Many probate matters are straightforward and can be resolved without litigation, especially if the decedent has been thorough and thoughtful in planning his or her estate. A recent, updated will typically simplifies the probate process, as do assets that are considered "non-probate." In South Carolina, these include property and accounts that are jointly owned; accounts and insurance policies that list specific surviving beneficiaries; and living trusts. Estates that total less than $10,000 are also exempt from probate in South Carolina and assuming there are no disputes, assets can be distributed to inheritors with the use of affidavits under the state's "small estate" law.
Some matters, however, are more complicated. If a will is not up to date, treats the decedent's children unequally, or in cases where disputes or animosity exist among beneficiaries, probate court litigation can bring resolution.
Litigation in probate court may include contests or challenges to the validity of a will; requests for the court to clarify the legal implications of certain components of a will or trust; lawsuits requesting to terminate or modify the terms of a trust; and suits brought by beneficiaries against an executor, administrator, trustee, or other fiduciary, claiming that he or she has breached the law and/or the document issuing his/her power, and has caused damage to the beneficiaries in so doing.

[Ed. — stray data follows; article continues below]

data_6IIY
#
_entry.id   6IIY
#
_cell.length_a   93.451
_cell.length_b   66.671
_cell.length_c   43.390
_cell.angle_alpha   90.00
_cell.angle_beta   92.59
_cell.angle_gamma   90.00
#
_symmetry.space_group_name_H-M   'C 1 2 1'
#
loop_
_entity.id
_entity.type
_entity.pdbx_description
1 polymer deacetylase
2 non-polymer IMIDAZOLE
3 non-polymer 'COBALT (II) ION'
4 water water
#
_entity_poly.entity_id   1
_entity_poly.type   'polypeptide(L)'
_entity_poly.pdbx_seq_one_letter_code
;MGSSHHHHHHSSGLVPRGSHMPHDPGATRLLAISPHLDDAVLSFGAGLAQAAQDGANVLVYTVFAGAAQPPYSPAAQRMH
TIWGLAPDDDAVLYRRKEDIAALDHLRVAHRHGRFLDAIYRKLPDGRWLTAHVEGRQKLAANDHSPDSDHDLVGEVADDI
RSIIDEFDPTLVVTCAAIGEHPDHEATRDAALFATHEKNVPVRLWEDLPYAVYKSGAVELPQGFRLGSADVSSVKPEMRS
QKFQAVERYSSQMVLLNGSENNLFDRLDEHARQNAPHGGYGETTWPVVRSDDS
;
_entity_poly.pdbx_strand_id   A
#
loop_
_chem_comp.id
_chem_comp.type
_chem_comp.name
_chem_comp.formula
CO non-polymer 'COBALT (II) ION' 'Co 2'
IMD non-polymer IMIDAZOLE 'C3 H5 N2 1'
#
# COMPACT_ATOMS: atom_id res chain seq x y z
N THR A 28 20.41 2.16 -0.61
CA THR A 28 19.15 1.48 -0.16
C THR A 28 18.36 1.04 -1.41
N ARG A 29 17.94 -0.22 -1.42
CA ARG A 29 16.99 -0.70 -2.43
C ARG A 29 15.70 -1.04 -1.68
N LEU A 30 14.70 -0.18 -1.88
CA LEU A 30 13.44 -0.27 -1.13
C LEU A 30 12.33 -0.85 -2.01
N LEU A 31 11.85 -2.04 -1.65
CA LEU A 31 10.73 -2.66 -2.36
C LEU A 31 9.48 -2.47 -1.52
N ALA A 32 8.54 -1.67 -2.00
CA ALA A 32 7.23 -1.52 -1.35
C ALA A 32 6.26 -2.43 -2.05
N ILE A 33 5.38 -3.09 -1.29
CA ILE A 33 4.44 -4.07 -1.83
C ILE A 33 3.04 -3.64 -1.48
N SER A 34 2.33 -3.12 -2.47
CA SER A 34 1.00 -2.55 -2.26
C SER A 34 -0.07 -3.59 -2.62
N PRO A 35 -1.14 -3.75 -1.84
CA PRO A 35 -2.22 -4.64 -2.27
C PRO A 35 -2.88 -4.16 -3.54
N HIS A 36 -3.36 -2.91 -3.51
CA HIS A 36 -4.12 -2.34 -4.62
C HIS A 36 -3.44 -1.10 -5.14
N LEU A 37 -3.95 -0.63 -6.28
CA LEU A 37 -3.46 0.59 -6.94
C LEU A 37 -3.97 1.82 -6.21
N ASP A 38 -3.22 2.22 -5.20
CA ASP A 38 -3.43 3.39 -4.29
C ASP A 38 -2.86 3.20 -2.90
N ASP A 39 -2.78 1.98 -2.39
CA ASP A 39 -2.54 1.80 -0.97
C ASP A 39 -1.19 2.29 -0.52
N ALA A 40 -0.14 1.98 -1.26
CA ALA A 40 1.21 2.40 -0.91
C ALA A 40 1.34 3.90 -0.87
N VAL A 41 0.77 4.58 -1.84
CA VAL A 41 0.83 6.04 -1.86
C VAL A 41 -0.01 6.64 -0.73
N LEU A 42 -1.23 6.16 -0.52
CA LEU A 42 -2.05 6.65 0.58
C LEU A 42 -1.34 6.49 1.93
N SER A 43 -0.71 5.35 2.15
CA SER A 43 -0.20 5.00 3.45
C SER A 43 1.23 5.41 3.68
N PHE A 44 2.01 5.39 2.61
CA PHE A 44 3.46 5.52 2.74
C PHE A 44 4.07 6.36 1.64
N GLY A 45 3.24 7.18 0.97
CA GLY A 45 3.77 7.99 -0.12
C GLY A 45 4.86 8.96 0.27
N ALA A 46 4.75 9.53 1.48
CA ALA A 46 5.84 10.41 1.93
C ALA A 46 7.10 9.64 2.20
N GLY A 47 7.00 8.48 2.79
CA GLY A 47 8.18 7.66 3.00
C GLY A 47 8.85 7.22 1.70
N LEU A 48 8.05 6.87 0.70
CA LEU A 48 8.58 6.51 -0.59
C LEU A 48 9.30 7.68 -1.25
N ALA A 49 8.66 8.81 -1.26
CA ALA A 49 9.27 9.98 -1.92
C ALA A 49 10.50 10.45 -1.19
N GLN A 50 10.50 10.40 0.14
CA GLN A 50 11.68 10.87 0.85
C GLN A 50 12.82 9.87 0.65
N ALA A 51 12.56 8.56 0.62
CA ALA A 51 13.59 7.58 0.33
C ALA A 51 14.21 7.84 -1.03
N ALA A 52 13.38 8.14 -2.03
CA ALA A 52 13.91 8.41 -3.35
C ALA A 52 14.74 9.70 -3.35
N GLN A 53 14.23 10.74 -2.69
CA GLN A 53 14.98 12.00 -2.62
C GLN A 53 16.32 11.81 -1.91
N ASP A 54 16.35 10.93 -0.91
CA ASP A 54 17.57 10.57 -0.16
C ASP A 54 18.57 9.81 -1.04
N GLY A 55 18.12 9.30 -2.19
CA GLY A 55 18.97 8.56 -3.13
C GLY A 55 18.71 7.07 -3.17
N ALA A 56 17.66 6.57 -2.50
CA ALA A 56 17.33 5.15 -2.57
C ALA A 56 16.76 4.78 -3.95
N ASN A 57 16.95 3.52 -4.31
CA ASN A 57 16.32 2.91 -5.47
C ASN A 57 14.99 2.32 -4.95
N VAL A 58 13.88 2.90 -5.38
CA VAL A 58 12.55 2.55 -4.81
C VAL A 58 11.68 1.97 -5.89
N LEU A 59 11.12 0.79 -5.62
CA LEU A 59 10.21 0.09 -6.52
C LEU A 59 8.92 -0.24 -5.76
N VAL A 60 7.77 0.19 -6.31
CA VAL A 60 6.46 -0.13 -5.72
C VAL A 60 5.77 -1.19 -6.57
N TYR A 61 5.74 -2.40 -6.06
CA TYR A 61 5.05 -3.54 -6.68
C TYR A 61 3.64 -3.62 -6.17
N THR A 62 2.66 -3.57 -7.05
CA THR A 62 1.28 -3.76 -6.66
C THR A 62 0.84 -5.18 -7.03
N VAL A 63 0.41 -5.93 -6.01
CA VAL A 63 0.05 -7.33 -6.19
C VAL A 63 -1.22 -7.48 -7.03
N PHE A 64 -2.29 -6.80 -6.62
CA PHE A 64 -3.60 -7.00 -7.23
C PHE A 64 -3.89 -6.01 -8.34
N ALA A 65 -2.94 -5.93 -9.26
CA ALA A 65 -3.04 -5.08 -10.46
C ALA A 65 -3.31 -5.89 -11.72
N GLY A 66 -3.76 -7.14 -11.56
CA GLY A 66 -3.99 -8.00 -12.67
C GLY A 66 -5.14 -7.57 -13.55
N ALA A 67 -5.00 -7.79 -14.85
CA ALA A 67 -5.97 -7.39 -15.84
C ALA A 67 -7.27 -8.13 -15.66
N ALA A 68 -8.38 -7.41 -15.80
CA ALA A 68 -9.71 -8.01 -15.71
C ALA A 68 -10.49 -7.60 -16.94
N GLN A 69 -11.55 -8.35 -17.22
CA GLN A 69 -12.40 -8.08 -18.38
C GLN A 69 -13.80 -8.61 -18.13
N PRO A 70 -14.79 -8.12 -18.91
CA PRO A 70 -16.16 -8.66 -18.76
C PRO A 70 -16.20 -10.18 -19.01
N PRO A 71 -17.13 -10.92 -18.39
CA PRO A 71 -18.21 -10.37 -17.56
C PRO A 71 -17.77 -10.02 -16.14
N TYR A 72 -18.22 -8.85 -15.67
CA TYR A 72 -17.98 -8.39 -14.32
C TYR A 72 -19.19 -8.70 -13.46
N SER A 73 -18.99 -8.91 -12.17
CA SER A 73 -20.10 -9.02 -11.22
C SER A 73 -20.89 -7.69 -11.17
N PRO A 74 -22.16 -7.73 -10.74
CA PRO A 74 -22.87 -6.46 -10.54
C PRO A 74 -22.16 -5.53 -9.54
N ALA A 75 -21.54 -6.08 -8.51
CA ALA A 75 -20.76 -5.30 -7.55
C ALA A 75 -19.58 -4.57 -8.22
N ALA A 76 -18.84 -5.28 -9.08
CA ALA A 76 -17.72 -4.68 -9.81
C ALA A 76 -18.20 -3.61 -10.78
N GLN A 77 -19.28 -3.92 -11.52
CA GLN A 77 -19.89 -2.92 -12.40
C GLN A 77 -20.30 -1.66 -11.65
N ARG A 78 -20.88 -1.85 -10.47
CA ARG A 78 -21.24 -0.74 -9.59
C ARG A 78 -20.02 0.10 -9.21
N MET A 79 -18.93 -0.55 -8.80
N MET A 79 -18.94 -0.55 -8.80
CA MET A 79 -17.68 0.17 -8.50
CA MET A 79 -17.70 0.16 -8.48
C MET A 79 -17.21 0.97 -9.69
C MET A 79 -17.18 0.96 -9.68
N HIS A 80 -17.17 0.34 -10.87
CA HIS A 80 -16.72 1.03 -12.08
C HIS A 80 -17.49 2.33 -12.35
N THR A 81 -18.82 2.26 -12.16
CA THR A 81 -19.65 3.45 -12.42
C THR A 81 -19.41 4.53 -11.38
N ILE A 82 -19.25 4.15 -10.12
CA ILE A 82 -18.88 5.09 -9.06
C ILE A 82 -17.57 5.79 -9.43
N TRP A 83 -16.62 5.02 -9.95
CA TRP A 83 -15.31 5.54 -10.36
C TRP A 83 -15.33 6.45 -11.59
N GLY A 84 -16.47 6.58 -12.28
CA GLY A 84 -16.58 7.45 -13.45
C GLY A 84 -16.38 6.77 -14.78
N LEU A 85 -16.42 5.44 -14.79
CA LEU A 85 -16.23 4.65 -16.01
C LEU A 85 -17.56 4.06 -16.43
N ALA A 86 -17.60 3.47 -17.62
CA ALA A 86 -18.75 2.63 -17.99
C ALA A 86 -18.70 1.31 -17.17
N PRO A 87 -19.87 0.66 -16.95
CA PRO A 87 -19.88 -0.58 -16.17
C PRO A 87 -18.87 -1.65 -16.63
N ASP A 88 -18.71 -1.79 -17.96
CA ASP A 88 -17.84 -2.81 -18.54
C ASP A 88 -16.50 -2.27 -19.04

There are many things to consider after the passing of a loved one, and probate litigation can take precious time, energy, and emotional stamina. Working with a skilled probate attorney can lead to swifter and smoother resolutions ― you don't have to face the probate process alone. If you need help navigating probate court litigation or would like to begin planning your estate, contact the Watts Law Firm today.
Lawyer Blogs, providing law related information for legal help and support.
What is Probate Litigation in South Carolina?
As a probate attorney in Summerville, South Carolina, I know that estate planning and probate matters can be complex and intimidating. Indeed, the probate process may be complicated based on the planning documents prepared, the size of the deceased person's estate, and the type of assets in question.